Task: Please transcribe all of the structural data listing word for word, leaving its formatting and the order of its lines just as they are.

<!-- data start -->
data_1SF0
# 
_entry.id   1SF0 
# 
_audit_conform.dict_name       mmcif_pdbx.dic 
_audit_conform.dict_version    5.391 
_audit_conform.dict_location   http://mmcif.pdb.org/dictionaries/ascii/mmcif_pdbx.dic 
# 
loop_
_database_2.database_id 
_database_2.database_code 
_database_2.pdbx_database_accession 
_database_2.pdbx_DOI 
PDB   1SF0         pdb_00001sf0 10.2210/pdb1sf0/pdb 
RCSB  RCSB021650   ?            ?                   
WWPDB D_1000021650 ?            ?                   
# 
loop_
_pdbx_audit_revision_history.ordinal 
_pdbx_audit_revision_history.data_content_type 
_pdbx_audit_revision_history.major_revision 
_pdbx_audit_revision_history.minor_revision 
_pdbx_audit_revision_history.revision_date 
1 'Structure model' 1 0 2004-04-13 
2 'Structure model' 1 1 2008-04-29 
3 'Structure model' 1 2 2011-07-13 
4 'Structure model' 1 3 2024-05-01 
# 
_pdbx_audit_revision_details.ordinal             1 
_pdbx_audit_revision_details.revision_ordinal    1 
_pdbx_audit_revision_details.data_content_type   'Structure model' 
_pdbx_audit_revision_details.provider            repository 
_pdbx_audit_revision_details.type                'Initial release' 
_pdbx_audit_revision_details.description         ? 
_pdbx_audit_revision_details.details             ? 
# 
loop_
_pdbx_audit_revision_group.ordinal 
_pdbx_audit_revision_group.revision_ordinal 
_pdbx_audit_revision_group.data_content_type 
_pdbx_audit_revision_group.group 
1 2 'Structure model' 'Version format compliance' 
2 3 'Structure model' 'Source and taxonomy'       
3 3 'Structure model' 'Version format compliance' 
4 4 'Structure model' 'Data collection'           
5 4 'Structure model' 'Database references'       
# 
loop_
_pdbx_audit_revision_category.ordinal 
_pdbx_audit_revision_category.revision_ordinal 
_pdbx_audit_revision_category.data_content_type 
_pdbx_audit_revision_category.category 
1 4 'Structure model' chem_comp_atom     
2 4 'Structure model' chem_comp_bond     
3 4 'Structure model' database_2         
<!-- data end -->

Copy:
data_1SF0
# 
_entry.id   1SF0 
# 
_audit_conform.dict_name       mmcif_pdbx.dic 
_audit_conform.dict_version    5.391 
_audit_conform.dict_location   http://mmcif.pdb.org/dictionaries/ascii/mmcif_pdbx.dic 
# 
loop_
_database_2.database_id 
_database_2.database_code 
_database_2.pdbx_database_accession 
_database_2.pdbx_DOI 
PDB   1SF0         pdb_00001sf0 10.2210/pdb1sf0/pdb 
RCSB  RCSB021650   ?            ?                   
WWPDB D_1000021650 ?            ?                   
# 
loop_
_pdbx_audit_revision_history.ordinal 
_pdbx_audit_revision_history.data_content_type 
_pdbx_audit_revision_history.major_revision 
_pdbx_audit_revision_history.minor_revision 
_pdbx_audit_revision_history.revision_date 
1 'Structure model' 1 0 2004-04-13 
2 'Structure model' 1 1 2008-04-29 
3 'Structure model' 1 2 2011-07-13 
4 'Structure model' 1 3 2024-05-01 
# 
_pdbx_audit_revision_details.ordinal             1 
_pdbx_audit_revision_details.revision_ordinal    1 
_pdbx_audit_revision_details.data_content_type   'Structure model' 
_pdbx_audit_revision_details.provider            repository 
_pdbx_audit_revision_details.type                'Initial release' 
_pdbx_audit_revision_details.description         ? 
_pdbx_audit_revision_details.details             ? 
# 
loop_
_pdbx_audit_revision_group.ordinal 
_pdbx_audit_revision_group.revision_ordinal 
_pdbx_audit_revision_group.data_content_type 
_pdbx_audit_revision_group.group 
1 2 'Structure model' 'Version format compliance' 
2 3 'Structure model' 'Source and taxonomy'       
3 3 'Structure model' 'Version format compliance' 
4 4 'Structure model' 'Data collection'           
5 4 'Structure model' 'Database references'       
# 
loop_
_pdbx_audit_revision_category.ordinal 
_pdbx_audit_revision_category.revision_ordinal 
_pdbx_audit_revision_category.data_content_type 
_pdbx_audit_revision_category.category 
1 4 'Structure model' chem_comp_atom     
2 4 'Structure model' chem_comp_bond     
3 4 'Structure model' database_2         